Step 2: Define Personas

It is great to have enthusiasm before you start an exciting project.  But before you jump in, it is critical that you pause and take a moment to consider (1) the goals you are trying to achieve, (2) the people you are trying to serve – by defining personas and (3) defining what success looks like – by creating a scene.

What is a persona?


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This blog is dedicated to personas.  For those not familiar with the term, personas first came to be discussed relative to writing software in 1999 when Alan Cooper released his book, The Inmates are Running the Asylum.  A persona is a fictitious character that represents an end user that product managers and scrum teams can use to inform their decisions about a product or feature and how it will work.

When you get that great idea, it is important to stop and think about who you are targeting.  What matters to them?  What will mean value to that persona – specific features, a low price point, ease of use?  Using a persona to guide what you will build is very important.  But what about using a persona to decide how you will market?  This can be equally useful.

We recently applied personas in a unique way.  We were volunteering for a community project.  Lots of people approach volunteer activities with great excitement but sometimes the planning and thought gets pushed aside in an effort to just get started.  It usually doesn’t deliver the expected results.  Thought and planning pay off.

In our instance, we wanted to offer services to our community.  What does that mean?  Who are we truly trying to reach?  We created a list of four different characters and their specific situations.

Example Personas

Persona 1 = Allison.  Single mother of two young kids looking for a support group to help raise her children and restore her sense of community following her divorce.  She is looking for a non-judgmental place that will embrace her and where she will be more than just a number.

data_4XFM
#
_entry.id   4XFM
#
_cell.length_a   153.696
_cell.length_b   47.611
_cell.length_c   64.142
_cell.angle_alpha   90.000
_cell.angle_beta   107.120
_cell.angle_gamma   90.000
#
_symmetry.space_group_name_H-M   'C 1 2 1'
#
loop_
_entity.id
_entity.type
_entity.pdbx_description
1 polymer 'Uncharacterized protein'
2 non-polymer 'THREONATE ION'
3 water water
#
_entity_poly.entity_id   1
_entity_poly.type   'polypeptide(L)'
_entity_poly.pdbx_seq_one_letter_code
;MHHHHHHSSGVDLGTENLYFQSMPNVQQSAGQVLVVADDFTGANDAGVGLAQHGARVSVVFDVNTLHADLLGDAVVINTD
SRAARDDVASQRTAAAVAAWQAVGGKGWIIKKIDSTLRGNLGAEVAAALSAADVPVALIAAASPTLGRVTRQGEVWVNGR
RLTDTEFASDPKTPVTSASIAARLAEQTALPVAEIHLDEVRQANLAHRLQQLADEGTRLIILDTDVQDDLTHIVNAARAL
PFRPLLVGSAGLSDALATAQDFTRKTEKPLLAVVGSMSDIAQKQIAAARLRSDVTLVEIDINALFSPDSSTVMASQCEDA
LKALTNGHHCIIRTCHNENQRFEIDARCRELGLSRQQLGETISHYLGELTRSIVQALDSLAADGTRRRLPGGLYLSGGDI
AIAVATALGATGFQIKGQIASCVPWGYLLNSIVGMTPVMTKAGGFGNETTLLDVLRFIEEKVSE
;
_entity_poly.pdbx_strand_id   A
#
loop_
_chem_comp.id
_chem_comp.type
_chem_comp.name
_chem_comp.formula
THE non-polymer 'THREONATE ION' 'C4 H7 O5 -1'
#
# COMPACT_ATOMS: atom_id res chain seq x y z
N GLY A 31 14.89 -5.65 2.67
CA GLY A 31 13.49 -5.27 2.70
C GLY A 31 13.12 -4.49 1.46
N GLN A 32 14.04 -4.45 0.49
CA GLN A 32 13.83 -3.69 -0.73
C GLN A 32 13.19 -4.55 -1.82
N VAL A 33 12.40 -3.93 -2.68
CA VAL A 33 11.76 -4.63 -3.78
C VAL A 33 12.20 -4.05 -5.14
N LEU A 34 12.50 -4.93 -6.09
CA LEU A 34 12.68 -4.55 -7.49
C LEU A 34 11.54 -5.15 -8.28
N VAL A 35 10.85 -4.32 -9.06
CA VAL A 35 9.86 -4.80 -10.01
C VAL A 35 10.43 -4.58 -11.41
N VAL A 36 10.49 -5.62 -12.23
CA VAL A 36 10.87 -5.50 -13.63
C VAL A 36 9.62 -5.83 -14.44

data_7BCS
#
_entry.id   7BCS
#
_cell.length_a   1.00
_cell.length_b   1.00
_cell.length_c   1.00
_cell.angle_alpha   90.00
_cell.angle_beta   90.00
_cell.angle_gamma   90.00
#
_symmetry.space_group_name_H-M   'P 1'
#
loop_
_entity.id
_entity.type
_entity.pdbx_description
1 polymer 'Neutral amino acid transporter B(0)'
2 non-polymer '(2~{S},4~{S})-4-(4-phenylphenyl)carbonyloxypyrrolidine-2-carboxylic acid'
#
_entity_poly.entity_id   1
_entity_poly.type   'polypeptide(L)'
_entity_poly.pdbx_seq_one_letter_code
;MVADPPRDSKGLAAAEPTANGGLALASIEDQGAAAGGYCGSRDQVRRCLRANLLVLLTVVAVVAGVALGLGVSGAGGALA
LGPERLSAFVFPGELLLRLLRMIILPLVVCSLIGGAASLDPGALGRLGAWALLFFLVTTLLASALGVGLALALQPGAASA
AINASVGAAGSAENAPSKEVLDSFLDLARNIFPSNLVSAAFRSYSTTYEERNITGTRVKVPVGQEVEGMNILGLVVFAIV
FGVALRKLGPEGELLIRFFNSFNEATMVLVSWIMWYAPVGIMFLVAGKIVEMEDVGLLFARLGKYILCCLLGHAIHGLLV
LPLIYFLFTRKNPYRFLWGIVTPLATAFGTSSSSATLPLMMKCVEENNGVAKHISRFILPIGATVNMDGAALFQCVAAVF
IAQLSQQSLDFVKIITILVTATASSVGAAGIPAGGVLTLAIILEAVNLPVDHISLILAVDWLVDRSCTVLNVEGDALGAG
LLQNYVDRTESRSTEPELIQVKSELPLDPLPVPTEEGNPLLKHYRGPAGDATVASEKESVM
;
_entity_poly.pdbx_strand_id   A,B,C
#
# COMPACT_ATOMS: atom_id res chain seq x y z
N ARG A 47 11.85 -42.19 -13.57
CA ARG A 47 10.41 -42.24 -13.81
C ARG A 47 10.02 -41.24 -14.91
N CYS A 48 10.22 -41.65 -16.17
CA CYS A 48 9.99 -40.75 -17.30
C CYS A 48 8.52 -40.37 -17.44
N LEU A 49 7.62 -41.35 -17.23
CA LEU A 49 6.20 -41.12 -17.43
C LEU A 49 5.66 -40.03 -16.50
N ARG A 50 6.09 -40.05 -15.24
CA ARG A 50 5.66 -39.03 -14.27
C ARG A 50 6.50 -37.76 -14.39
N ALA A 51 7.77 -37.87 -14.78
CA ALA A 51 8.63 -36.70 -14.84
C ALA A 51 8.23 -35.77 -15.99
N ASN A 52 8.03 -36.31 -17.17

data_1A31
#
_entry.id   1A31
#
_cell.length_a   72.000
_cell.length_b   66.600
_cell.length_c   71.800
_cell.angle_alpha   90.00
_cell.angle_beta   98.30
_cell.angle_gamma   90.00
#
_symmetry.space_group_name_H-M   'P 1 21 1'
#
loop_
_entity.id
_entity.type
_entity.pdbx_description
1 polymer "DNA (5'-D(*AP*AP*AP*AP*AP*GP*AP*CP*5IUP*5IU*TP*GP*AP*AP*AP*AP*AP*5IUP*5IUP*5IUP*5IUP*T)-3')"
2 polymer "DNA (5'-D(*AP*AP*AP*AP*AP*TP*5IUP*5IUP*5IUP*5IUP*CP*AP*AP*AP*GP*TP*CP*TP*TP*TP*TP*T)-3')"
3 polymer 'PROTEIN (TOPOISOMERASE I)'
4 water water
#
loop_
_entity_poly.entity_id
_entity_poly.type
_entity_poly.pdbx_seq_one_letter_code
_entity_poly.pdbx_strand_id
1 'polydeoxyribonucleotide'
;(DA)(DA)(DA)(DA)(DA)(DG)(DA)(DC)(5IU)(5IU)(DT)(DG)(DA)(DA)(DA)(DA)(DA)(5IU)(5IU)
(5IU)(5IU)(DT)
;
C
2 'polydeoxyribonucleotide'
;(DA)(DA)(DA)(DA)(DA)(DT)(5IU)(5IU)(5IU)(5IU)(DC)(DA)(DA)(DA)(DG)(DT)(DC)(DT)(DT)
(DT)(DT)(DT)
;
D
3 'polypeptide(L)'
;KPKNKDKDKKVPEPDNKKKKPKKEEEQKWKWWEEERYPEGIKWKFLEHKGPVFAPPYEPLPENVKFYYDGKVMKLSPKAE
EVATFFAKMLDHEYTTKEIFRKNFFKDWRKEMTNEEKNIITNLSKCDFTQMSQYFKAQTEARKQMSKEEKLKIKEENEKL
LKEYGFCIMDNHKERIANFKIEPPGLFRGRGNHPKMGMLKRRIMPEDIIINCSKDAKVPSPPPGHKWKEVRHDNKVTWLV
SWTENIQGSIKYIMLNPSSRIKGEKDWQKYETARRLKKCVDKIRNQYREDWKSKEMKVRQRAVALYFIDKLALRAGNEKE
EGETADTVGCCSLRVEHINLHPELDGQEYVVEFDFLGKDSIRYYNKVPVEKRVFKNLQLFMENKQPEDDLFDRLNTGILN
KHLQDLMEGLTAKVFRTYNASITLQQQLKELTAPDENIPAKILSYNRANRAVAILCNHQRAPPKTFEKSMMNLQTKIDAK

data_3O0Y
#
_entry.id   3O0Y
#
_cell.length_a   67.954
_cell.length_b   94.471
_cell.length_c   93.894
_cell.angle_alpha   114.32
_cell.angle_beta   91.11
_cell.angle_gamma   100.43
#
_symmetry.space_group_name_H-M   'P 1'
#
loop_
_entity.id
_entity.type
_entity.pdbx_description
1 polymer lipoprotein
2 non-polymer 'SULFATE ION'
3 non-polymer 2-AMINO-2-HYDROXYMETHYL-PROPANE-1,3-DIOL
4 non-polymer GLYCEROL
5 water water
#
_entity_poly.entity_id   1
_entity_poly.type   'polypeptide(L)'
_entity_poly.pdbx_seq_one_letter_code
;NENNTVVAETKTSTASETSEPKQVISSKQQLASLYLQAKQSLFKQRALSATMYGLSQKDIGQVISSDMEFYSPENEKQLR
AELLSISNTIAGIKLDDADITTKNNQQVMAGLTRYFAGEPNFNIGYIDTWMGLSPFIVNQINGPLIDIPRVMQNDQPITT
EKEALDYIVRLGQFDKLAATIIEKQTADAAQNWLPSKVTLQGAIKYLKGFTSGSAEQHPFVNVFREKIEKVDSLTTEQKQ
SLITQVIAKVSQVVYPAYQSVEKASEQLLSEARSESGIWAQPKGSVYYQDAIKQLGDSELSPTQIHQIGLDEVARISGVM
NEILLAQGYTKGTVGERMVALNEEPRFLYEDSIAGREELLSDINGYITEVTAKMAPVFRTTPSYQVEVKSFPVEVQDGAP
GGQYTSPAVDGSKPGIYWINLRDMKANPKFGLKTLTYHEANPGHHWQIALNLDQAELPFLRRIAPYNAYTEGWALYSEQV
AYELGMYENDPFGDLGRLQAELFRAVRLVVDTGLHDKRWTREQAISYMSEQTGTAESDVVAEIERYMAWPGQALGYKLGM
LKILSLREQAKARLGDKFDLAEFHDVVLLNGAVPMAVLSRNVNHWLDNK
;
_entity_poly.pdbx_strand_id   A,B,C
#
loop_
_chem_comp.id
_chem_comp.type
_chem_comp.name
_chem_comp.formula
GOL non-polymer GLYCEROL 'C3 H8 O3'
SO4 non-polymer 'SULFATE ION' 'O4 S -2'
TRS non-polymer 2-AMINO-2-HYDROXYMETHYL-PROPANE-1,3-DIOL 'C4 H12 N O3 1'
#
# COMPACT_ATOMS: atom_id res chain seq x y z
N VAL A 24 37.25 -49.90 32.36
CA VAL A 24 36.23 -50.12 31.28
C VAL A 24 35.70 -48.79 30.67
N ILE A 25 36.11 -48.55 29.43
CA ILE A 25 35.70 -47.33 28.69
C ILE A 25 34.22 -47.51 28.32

Persona 2 = Max.  Max is 16 years old and attends high school.  He is troubled by what he sees in high school with the kids making poor decisions.  He feels like there is more to life and that he can do more and be more than is currently being asked of him.
Persona Family 3 = Todd and Susan. This couple has been married for 12 years and has two children, 10 and 8.  They are completely overwhelmed with their schedule and trying to be the perfect family.  Between soccer and dance and two full-time jobs, they are barely keeping their head above water.  They want to engage in the community but they honestly can’t fathom adding one more thing to their schedule.
Persona Family 4 = Sam and Joann.  They are empty nesters.  Their children are all out of the house and they now find they have more time and energy to apply towards finding and contributing to the community.

Impact to Marketing Plans

Which personas we choose to address will impact our marketing plan.  We certainly cannot reach Max through the same channels that we would use to reach Todd and Susan.  And the services that would attract Allison will be very different from the services that will appeal to Sam and Joann.  By defining the possible personas and then choosing who your target audience is, you can make the most of your marketing dollars or your volunteer efforts.  In our instance, we decide to focus on Todd and Susan.  Therefore, we are going to start by printing information about our community support group on reusable grocery bags and we are going to give them away for free at the local grocery store.  Our first community outreach is going to be a kid friendly, free event on a Saturday morning, when people like Todd and Susan are looking for something to do with their children.  Had we chosen to target a different persona, we would take a different approach to our marketing and outreach efforts.
Enthusiasm is great and when you have a great idea – you might want to dive right in.  First, try to take a deep breath and think for a moment – about your goals, your target audience (personas) and your definition of success (screenplay).  Just a bit of thoughtful consideration can be the difference between failure and success.



One Response to Step 2: Define Personas

  1. […] new project or idea that you are so excited about.  Those were: Step 1 – Set your Goals and Step 2 – Define your target audience, or personas.  Now it is time for the final step – decide what success looks like and the best way to do […]

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